The Kansas City Fed’s composite manufacturing index was 5 in February after improving to -1 in January and was the first positive since 3 in May 2019. Although uneven, current conditions appear to have taken a turn for the better in the District. The six-month composite index showed expectations were for slightly faster expansion at 16 in February after 14 in January. Survey respondents’ comments indicated that some effects of the quarantine in China were being felt along the supply chain, as well as impacts from the halt in production of Boeing 737 MAX aircraft. The news was not entirely bad as layoffs elsewhere meant some skilled workers were available for hire, and lack of supply from China could be an opportunity for domestic businesses.
The volume of new orders index rose to 8 in February, the first positive since 3 in June 2019. New export orders were up for the first time since May 2019. The export order index was 5 in February after -4 in January. The backlog of new orders continued to contract at -16 after -20 and it may be some time before backlogs start to build again. The shipments index was up to 9 in February after -4 in January and the first positive after 4 in November 2019.
The index for employment dipped to -4 in February after 4 in January, perhaps showing that manufacturers had already hired what qualified workers they could find in the prior month. The average workweek index continued to contract at -2 in February but was the highest of the negatives in the past four months.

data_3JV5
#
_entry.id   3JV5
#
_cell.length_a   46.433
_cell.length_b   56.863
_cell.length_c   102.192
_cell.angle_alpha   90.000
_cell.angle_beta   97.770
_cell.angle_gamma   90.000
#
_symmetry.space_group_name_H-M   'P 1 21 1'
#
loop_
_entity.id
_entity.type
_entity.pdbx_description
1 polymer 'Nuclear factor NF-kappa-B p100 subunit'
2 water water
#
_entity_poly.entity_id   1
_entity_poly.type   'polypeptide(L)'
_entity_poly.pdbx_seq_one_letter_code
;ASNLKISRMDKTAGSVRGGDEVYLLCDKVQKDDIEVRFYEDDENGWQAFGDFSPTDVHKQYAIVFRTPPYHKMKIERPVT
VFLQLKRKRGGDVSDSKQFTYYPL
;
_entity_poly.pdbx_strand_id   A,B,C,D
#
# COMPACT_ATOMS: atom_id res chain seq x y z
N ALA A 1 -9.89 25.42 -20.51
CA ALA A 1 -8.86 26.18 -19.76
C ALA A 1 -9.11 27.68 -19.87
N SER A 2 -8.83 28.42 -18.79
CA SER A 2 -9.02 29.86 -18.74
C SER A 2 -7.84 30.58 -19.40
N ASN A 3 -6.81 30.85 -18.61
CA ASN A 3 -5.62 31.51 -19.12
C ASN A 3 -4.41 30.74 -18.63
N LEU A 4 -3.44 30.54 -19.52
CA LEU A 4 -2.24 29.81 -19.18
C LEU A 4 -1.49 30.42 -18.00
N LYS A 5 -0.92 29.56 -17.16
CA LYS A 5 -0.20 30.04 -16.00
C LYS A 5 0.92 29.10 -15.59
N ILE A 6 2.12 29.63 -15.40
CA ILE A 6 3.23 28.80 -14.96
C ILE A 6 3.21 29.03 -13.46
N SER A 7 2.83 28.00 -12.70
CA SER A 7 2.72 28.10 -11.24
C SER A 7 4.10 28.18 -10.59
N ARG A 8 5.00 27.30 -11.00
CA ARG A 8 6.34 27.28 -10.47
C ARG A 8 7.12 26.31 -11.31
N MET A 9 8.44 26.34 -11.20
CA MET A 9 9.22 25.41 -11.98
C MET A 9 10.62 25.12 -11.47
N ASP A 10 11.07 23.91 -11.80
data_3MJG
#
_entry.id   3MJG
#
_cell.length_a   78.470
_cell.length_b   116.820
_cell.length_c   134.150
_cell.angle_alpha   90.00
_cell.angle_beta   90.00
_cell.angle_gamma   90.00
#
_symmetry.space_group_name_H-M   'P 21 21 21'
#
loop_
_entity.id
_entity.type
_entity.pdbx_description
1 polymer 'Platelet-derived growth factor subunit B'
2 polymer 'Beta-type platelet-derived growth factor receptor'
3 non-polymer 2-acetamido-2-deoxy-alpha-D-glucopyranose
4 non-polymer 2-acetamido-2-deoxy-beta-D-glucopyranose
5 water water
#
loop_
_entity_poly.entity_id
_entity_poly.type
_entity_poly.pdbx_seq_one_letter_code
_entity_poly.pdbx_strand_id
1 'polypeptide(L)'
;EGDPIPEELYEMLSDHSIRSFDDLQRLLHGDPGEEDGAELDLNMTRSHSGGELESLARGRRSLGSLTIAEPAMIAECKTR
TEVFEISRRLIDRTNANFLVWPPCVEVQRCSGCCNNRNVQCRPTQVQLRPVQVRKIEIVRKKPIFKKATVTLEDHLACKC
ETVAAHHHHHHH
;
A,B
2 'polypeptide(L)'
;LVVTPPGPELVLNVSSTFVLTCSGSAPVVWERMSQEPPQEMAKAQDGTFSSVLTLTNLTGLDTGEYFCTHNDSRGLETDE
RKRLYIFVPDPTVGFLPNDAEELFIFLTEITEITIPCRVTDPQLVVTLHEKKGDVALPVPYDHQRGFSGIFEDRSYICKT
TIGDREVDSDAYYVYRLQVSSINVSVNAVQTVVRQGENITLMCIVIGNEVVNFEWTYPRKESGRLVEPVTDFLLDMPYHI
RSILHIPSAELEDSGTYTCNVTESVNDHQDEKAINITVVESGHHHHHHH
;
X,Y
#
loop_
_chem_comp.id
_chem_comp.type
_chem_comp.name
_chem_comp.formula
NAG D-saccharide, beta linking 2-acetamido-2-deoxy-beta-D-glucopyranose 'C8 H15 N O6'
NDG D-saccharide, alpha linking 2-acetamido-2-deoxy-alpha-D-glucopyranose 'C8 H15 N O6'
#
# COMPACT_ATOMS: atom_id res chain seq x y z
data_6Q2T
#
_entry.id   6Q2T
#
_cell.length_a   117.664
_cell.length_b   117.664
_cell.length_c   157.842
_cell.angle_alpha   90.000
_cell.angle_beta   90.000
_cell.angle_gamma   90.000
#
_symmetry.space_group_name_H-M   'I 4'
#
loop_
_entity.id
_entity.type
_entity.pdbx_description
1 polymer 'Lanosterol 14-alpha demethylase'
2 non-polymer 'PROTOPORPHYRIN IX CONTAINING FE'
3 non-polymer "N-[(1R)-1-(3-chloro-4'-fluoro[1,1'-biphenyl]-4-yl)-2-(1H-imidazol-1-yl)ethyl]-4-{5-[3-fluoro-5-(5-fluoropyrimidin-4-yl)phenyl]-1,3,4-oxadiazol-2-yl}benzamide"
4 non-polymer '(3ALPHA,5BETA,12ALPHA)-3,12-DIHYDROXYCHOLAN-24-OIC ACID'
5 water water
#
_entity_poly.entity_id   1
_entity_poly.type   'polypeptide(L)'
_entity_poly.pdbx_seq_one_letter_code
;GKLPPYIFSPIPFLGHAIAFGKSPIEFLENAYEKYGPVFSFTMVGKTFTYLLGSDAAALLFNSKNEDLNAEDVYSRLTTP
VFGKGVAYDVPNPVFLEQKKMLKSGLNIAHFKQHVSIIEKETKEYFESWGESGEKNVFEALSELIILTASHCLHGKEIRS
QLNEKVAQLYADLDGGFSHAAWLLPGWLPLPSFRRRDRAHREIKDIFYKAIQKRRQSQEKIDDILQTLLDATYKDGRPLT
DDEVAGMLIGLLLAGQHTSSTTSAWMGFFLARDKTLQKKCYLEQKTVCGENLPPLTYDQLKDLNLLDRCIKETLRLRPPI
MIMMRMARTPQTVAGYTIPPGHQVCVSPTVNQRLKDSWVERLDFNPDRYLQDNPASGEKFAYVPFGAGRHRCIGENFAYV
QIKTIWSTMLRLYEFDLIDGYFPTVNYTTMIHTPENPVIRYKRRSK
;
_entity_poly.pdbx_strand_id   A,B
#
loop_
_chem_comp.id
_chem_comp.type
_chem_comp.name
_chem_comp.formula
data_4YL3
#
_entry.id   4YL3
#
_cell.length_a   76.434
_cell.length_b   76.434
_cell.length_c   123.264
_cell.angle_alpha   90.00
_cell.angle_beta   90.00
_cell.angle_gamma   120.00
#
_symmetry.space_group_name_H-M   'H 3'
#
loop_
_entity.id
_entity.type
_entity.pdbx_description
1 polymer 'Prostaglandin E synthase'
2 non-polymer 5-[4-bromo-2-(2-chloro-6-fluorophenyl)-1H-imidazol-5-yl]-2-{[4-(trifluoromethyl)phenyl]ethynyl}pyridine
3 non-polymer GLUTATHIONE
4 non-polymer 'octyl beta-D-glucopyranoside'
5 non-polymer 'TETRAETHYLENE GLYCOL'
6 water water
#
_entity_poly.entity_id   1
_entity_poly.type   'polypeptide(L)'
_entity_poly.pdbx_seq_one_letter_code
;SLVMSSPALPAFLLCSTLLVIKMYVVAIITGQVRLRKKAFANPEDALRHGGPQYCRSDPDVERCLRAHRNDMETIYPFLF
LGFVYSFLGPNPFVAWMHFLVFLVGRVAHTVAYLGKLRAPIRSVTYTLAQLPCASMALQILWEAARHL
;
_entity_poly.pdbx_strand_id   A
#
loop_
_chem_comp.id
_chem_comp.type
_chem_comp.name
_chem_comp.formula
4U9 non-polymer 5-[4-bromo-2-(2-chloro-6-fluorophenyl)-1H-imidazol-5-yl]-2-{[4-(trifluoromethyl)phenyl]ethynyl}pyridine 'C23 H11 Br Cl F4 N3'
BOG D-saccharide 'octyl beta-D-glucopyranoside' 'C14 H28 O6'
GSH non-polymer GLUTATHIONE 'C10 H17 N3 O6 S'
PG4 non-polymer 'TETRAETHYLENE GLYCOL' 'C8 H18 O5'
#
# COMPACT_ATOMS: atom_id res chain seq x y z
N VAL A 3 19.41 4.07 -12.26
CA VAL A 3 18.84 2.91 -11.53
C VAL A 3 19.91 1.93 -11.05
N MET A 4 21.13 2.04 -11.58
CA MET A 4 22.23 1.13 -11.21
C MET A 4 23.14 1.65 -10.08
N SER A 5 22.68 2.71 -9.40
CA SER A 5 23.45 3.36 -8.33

The impacts along the supply chain with China were more evident with the supplier delivery times index rising to 11 in February after 3 in January and was at its widest since 12 in January 2019. The inventory index rose to 7 in February after seven months of contraction and was the firmest since 17 in December 2018. This is likely to reflect necessary restocking rather than unwanted inventory accumulation.
The index for prices paid declined to 14 in February after 28 in January when normal start-of-year price increases went into effect. With energy costs declining, there is little sustained upward price pressure. The prices received index of 9 in February after -3 in January may be due to needed passing on of costs related to tariffs and other trade issues.
The Kansas City-ISM equivalent index reached 53.0 in February, decisively above the 50-mark and the first time in eight months that it has signaled expansion at the national level. The Kansas City equivalent — calculated from the five components most like the ISM Manufacturing Index — has a respectable correlation with the ISM number (0.761) and seems to have been tracking well in recent months. It is probable the ISM Manufacturing Index will remain in expansion in February after the 50.9 in January and might well see a mild increase from there.
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